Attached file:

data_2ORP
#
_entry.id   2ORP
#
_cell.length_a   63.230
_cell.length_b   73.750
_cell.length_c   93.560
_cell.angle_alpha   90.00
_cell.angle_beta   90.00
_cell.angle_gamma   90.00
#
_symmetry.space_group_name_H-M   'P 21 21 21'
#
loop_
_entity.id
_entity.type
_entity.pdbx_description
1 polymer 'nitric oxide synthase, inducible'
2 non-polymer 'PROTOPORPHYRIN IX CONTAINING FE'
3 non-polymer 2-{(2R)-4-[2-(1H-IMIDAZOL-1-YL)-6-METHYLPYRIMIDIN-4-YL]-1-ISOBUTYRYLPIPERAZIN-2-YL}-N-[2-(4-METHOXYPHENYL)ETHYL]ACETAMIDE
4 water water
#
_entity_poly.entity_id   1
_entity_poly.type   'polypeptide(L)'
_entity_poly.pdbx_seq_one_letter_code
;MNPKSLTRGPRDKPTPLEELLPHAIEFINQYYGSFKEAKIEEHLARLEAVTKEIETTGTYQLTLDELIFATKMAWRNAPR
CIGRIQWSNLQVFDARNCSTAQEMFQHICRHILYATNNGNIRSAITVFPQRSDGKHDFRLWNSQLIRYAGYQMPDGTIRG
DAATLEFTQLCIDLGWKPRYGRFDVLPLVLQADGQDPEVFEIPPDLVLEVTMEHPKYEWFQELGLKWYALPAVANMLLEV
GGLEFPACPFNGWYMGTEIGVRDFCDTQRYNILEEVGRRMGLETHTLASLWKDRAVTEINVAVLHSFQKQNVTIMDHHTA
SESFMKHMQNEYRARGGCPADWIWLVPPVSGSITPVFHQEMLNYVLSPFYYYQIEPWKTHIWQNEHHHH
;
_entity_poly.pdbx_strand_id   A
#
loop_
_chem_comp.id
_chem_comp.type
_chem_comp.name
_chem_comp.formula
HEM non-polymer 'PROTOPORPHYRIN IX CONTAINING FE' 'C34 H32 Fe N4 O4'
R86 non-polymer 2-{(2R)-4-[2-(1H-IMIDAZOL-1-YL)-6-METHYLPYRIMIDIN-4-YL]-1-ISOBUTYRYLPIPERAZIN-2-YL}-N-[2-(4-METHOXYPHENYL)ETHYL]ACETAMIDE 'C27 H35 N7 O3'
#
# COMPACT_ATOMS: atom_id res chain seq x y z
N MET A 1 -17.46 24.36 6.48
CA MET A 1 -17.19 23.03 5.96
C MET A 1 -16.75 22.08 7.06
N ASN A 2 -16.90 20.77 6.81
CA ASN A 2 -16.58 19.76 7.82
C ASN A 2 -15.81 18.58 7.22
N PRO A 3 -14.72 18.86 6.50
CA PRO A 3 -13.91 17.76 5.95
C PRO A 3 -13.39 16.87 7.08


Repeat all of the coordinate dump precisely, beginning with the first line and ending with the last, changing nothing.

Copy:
data_2ORP
#
_entry.id   2ORP
#
_cell.length_a   63.230
_cell.length_b   73.750
_cell.length_c   93.560
_cell.angle_alpha   90.00
_cell.angle_beta   90.00
_cell.angle_gamma   90.00
#
_symmetry.space_group_name_H-M   'P 21 21 21'
#
loop_
_entity.id
_entity.type
_entity.pdbx_description
1 polymer 'nitric oxide synthase, inducible'
2 non-polymer 'PROTOPORPHYRIN IX CONTAINING FE'
3 non-polymer 2-{(2R)-4-[2-(1H-IMIDAZOL-1-YL)-6-METHYLPYRIMIDIN-4-YL]-1-ISOBUTYRYLPIPERAZIN-2-YL}-N-[2-(4-METHOXYPHENYL)ETHYL]ACETAMIDE
4 water water
#
_entity_poly.entity_id   1
_entity_poly.type   'polypeptide(L)'
_entity_poly.pdbx_seq_one_letter_code
;MNPKSLTRGPRDKPTPLEELLPHAIEFINQYYGSFKEAKIEEHLARLEAVTKEIETTGTYQLTLDELIFATKMAWRNAPR
CIGRIQWSNLQVFDARNCSTAQEMFQHICRHILYATNNGNIRSAITVFPQRSDGKHDFRLWNSQLIRYAGYQMPDGTIRG
DAATLEFTQLCIDLGWKPRYGRFDVLPLVLQADGQDPEVFEIPPDLVLEVTMEHPKYEWFQELGLKWYALPAVANMLLEV
GGLEFPACPFNGWYMGTEIGVRDFCDTQRYNILEEVGRRMGLETHTLASLWKDRAVTEINVAVLHSFQKQNVTIMDHHTA
SESFMKHMQNEYRARGGCPADWIWLVPPVSGSITPVFHQEMLNYVLSPFYYYQIEPWKTHIWQNEHHHH
;
_entity_poly.pdbx_strand_id   A
#
loop_
_chem_comp.id
_chem_comp.type
_chem_comp.name
_chem_comp.formula
HEM non-polymer 'PROTOPORPHYRIN IX CONTAINING FE' 'C34 H32 Fe N4 O4'
R86 non-polymer 2-{(2R)-4-[2-(1H-IMIDAZOL-1-YL)-6-METHYLPYRIMIDIN-4-YL]-1-ISOBUTYRYLPIPERAZIN-2-YL}-N-[2-(4-METHOXYPHENYL)ETHYL]ACETAMIDE 'C27 H35 N7 O3'
#
# COMPACT_ATOMS: atom_id res chain seq x y z
N MET A 1 -17.46 24.36 6.48
CA MET A 1 -17.19 23.03 5.96
C MET A 1 -16.75 22.08 7.06
N ASN A 2 -16.90 20.77 6.81
CA ASN A 2 -16.58 19.76 7.82
C ASN A 2 -15.81 18.58 7.22
N PRO A 3 -14.72 18.86 6.50
CA PRO A 3 -13.91 17.76 5.95
C PRO A 3 -13.39 16.87 7.08